6. ^ "Colorado Rockies Attendance, Stadiums and Park Factors". Baseball-Reference.com. Retrieved September 8, 2020.
  7. ^ "Cleveland Indians Attendance, Stadiums and Park Factors". Baseball-Reference.com. Retrieved September 8, 2020.
  8. ^ "Baltimore Orioles Attendance, Stadiums and Park Factors". Baseball-Reference.com. Retrieved September 8, 2020.
  9. ^ "New York Yankees Attendance, Stadiums and Park Factors". Baseball-Reference.com. Retrieved September 8, 2020.
  10. ^ "Atlanta Braves Attendance, Stadiums and Park Factors". Baseball-Reference.com. Retrieved September 8, 2020.
  11. ^ "St. Louis Cardinals Attendance, Stadiums and Park Factors". Baseball-Reference.com. Retrieved September 8, 2020.
  12. ^ "Los Angeles Dodgers Attendance, Stadiums and Park Factors". Baseball-Reference.com. Retrieved September 8, 2020.
  13. ^ "Arizona Diamondbacks Attendance, Stadiums and Park Factors". Baseball-Reference.com. Retrieved September 8, 2020.
  14. ^ "Seattle Mariners Attendance, Stadiums and Park Factors". Baseball-Reference.com. Retrieved September 8, 2020.
  15. ^ "Chicago Cubs Attendance, Stadiums and Park Factors". Baseball-Reference.com. Retrieved September 8, 2020.
  16. ^ "Texas Rangers Attendance, Stadiums and Park Factors". Baseball-Reference.com. Retrieved September 8, 2020.
  17. ^ "New York Mets Attendance, Stadiums and Park Factors". Baseball-Reference.com. Retrieved September 8, 2020.
  18. ^ "Cleveland Indians Attendance, Stadiums and Park Factors". Baseball-Reference.com. Retrieved September 8, 2020.
  19. ^ "San Diego Padres Attendance, Stadiums and Park Factors". Baseball-Reference.com. Retrieved September 8, 2020.
  20. ^ "Boston Red Sox Attendance, Stadiums and Park Factors". Baseball-Reference.com. Retrieved September 8, 2020.
  21. ^ "Los Angeles Angels Attendance, Stadiums and Park Factors". Baseball-Reference.com. Retrieved September 8, 2020.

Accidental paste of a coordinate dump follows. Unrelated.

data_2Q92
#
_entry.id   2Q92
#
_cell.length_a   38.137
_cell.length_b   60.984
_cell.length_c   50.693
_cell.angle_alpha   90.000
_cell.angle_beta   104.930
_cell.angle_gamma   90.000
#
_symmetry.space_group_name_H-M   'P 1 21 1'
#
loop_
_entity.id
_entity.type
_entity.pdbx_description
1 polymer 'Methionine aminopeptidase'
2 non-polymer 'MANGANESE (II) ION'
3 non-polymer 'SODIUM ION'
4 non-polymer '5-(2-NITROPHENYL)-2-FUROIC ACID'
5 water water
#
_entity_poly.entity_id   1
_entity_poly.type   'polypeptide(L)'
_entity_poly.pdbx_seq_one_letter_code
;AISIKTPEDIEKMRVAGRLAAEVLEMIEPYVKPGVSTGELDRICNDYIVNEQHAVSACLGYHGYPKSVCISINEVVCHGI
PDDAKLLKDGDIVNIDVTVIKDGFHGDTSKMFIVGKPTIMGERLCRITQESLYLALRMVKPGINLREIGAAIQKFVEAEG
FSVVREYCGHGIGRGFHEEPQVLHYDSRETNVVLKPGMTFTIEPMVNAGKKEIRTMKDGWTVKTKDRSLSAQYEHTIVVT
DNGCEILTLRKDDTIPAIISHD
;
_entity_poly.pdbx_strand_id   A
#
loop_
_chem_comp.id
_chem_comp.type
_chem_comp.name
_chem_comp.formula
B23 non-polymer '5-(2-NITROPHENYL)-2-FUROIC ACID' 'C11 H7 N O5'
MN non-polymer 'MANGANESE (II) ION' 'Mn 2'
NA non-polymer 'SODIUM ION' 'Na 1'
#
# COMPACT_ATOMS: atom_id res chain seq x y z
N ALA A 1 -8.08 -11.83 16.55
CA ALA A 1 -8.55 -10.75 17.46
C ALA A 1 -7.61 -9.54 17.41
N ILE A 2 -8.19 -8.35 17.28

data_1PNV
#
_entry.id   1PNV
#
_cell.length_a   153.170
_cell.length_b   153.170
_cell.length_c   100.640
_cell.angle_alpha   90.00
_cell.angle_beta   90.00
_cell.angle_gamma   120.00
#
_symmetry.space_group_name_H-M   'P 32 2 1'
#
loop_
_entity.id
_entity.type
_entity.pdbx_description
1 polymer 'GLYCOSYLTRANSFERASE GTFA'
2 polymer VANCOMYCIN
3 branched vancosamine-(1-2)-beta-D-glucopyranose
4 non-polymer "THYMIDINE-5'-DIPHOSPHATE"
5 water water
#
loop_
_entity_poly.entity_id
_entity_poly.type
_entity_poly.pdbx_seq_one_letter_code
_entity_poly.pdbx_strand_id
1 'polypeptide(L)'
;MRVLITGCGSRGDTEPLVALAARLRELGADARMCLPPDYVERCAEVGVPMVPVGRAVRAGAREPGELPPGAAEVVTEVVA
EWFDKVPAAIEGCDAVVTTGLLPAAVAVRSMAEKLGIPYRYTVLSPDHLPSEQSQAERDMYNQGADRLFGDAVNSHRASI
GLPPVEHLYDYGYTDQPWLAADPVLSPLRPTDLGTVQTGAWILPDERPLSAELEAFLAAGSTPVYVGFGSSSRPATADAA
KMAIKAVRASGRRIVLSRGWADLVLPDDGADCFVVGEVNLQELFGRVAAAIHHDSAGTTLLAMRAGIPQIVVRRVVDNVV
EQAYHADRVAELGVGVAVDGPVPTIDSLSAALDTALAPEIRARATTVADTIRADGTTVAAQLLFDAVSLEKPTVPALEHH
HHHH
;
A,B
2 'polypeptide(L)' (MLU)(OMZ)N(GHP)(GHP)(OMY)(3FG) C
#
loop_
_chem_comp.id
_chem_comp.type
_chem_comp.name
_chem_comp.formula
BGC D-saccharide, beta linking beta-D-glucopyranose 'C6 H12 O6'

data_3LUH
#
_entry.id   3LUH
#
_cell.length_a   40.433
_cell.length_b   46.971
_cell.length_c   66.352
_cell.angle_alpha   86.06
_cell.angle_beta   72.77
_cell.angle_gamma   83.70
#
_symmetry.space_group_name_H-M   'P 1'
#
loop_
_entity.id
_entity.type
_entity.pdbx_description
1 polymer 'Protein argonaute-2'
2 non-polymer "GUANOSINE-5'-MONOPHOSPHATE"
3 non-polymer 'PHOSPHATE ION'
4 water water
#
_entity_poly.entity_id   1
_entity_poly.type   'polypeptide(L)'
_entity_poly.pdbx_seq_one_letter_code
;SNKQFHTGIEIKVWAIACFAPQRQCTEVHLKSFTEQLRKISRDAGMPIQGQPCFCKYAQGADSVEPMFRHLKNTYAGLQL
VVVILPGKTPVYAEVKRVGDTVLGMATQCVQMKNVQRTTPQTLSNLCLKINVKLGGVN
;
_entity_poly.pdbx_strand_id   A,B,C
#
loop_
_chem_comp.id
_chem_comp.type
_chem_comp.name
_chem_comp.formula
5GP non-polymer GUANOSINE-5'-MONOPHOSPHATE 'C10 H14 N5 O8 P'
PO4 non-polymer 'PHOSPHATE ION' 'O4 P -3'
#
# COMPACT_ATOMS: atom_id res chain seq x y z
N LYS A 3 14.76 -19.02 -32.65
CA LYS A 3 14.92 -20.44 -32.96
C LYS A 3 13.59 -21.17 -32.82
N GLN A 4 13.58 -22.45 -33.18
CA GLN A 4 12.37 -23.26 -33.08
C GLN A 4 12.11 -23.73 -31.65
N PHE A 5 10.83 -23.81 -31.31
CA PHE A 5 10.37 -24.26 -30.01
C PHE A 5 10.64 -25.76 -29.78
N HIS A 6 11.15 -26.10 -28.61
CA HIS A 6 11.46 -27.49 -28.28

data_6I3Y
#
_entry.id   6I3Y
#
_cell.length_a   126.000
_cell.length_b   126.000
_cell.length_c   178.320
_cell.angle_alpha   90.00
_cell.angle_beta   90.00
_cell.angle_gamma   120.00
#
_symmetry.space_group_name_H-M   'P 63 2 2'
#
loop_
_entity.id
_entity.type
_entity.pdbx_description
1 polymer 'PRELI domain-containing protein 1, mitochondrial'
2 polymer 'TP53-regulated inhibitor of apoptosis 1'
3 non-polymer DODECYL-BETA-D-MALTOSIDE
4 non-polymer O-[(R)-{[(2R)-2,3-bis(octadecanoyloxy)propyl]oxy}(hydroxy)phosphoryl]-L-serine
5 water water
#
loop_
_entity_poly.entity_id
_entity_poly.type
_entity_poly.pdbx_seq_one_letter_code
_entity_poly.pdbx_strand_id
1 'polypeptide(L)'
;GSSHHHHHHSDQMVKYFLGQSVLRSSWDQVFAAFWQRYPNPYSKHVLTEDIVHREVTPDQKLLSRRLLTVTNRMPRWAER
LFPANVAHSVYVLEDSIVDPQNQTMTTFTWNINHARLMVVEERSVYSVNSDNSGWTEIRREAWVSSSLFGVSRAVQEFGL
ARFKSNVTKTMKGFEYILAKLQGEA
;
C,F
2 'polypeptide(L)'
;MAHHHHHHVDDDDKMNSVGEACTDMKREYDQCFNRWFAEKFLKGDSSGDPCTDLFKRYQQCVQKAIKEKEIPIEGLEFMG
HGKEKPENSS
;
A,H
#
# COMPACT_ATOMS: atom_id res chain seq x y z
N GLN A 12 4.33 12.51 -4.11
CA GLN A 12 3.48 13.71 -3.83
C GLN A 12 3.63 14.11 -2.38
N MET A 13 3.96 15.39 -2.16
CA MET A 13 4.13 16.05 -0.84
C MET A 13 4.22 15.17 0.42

22. ^ "Toronto Blue Jays Attendance, Stadiums and Park Factors". Baseball-Reference.com. Retrieved September 8, 2020.
  23. ^ "San Francisco Giants Attendance, Stadiums and Park Factors". Baseball-Reference.com. Retrieved September 8, 2020.
  24. ^ "Cincinnati Reds Attendance, Stadiums and Park Factors". Baseball-Reference.com. Retrieved September 8, 2020.
  25. ^ "Detroit Tigers Attendance, Stadiums and Park Factors". Baseball-Reference.com. Retrieved September 8, 2020.
  26. ^ "Oakland Athletics Attendance, Stadiums and Park Factors". Baseball-Reference.com. Retrieved September 8, 2020.
  27. ^ "Milwaukee Brewers Attendance, Stadiums and Park Factors". Baseball-Reference.com. Retrieved September 8, 2020.
  28. ^ "Pittsburgh Pirates Attendance, Stadiums and Park Factors". Baseball-Reference.com. Retrieved September 8, 2020.
  29. ^ "Tampa Bay Rays Attendance, Stadiums and Park Factors". Baseball-Reference.com. Retrieved September 8, 2020.
  30. ^ "Kansas City Royals Attendance, Stadiums and Park Factors". Baseball-Reference.com. Retrieved September 8, 2020.
  31. ^ "Oakland Athletics Attendance, Stadiums and Park Factors". Baseball-Reference.com. Retrieved September 8, 2020.
  32. ^ "Florida Marlins Attendance, Stadiums and Park Factors". Baseball-Reference.com. Retrieved September 8, 2020.
  33. ^ "Chicago White Sox Attendance, Stadiums and Park Factors". Baseball-Reference.com. Retrieved September 8, 2020.
  34. ^ "Minnesota Twins Attendance, Stadiums and Park Factors". Baseball-Reference.com. Retrieved September 8, 2020.
  35. ^ "Washington Nationals Attendance, Stadiums and Park Factors". Baseball-Reference.com. Retrieved September 8, 2020.
  36. ^ Kepner, Tyler (July 16, 1999). "Field of dreams; nightmare result". Eugene Register-Guard. (Oregon). (Seattle Post-Intelligencer). p. 1C.
  37. ^ Cour, Jim (July 16, 1999). "The dome is no longer Mariners home". Moscow-Pullman Daily News. (Idaho-Washington). Associated Press. p. 1B.
  38. ^ Great Baseball Feats, Facts and Figures, 2008 Edition, p.70, David Nemec and Scott Flatow, A Signet Book, Penguin Group, New York, ISBN 978-0-451-22363-0